Another day. Another seemingly insurmountable opponent. After what must have felt like a virtual mini-Commonwealth Games (India lost to Great Britain, but have since beat Ireland, South Africa and Australia in succession), the Indian women come up against four-time medallists Argentina on Wednesday in what promises to be a historic semifinal, irrespective of the outcome.
With a bronze medal match at the end of the road even if they lose, India will want to give this a good go. What will weigh in their favour is that they had spent three weeks in Argentina at the beginning of the year, playing eight matches against Argentinian sides, including three against the senior team. In terms of tactics and personnel, there may not be too many surprises to come up against.
India appeared dead and buried after three games, but since have scalped Ireland, the World Cup runners-up, and Australia, the erstwhile World No. 1, in a run of three wins. It's not the results themselves, but the manner of them that should encourage Sjoerd Marijne. Both wins against Ireland and Australia came with a clean sheet. India are keeping it simple and will need to approach this game with the same philosophy.
Argentina have been a bit up and down themselves, having won just three of their matches in a relatively lighter pool. Incidentally, they remain the only survivors from their side of the draw, with Netherlands and Great Britain joining India to complete the last four. Wins against Japan and China were by single-goal margins, and they were outplayed by both Australia and New Zealand. Their 3-0 win in the quarterfinal against Germany was built on a two-goal burst in a span of two minutes late in the second quarter of an even contest till that point.
Where the match will be won
India's defence against Australia was good, but they did invite a lot of penalty corners (PCs) right through the game. Their PC defence will need to be on point against a side that depends on set-pieces for a lot of their success -- for Argentina seven out of their 11 goals scored have been either PC conversions or through a penalty stroke.
Tactically, Argentina are quite conservative and would have observed how Australia appeared rushed when they failed to convert their early advantage into a goal. Expect the Argentines to be a bit more patient and invite the Indian forwards more towards them. It would be interesting to see the approach from an Indian perspective. If they play as freely as they did on Monday, there's no reason to doubt we could be in for a real contest.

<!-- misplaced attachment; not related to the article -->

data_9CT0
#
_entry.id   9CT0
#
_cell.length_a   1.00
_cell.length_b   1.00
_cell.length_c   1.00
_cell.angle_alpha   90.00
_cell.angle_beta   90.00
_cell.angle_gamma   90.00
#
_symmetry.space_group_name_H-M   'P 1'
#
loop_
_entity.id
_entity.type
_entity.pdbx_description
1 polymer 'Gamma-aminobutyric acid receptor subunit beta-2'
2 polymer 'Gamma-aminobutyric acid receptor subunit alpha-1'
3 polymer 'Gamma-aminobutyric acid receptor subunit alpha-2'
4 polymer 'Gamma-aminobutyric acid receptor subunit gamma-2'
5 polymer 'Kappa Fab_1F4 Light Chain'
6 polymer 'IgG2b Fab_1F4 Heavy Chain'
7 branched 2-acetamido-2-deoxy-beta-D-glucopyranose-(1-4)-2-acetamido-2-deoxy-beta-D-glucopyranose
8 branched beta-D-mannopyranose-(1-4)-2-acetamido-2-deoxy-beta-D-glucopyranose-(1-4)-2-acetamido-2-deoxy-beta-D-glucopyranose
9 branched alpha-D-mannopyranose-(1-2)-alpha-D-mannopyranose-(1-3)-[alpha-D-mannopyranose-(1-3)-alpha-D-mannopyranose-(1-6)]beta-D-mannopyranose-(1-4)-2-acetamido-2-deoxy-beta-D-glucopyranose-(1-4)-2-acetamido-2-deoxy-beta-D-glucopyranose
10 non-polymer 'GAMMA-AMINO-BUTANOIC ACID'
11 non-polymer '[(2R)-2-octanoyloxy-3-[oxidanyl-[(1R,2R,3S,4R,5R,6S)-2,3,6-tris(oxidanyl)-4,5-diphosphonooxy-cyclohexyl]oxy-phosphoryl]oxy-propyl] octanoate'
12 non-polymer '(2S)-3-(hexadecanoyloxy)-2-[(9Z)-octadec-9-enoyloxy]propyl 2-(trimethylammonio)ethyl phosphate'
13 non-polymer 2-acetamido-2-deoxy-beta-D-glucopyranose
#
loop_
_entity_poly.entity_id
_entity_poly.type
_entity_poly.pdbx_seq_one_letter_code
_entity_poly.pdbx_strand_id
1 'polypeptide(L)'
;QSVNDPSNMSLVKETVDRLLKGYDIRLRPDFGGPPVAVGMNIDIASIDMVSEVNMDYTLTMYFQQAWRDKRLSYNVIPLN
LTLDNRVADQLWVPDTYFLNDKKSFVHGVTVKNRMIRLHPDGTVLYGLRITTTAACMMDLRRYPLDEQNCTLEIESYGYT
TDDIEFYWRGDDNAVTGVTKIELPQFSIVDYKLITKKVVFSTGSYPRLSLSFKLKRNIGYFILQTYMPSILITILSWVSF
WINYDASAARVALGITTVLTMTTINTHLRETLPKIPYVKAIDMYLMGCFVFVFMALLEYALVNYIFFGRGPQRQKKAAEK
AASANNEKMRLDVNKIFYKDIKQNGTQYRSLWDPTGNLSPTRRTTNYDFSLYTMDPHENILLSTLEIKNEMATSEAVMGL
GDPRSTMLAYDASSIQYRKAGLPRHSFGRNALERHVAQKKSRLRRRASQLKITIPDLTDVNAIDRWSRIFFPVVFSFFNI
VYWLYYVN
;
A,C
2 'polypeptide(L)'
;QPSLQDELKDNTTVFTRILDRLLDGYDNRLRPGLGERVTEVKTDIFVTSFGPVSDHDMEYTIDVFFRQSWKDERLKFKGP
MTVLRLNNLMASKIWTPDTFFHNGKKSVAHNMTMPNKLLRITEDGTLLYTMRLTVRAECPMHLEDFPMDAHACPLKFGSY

Players to watch out for
She's been integral to the Indian campaign, but among all the strikers Lalremsiami is yet to find a goal in Tokyo. Argentina brings back pleasant memories for her -- it was in Buenos Aires three years ago that she spearheaded India's silver-winning campaign at the Youth Olympics. If she can convert her work rate into a goal that helps India into the gold medal match in Tokyo, that would mark this outing for the FIH Rising Star of the Year for 2019 as a truly memorable one.
For Argentina, defender Agustina Gorzelany has been the team's top scorer with three goals and is one of the best drag flick options they have. With field goals not having come as often as coach Carlos Retegui might have liked, her efficiency off short corners will be vital.
• Argentina captain Noel Barrionuevo, 37, was one of the scorers in Argentina's 3-1 win in the final of the 2010 World Cup in Rosario. Her opposite number on Wednesday, Rani Rampal, played in that tournament as a 15-year-old, and was adjudged young player of the tournament.
• Argentina are into their eighth appearance at the Olympics, having made every edition since missing out on Barcelona 1992. They won silver in Sydney and London, with bronze medals at Athens and Beijing to boot. India are just in their third Olympics campaign, and finished fourth in a round-robin tournament in 1980 on debut.
• In India's tour to Argentina earlier this year, the home side won the first two matches 3-2 and 2-0, before India drew 1-1 in the third, after having led through a Rani strike.
• In the history of women's hockey at the Olympics, Argentina are the only non-European side other than Korea to have made the final more than once. The only other non-European side in the final was China in 2008. Zimbabwe won the inaugural edition in 1980, but via round-robin.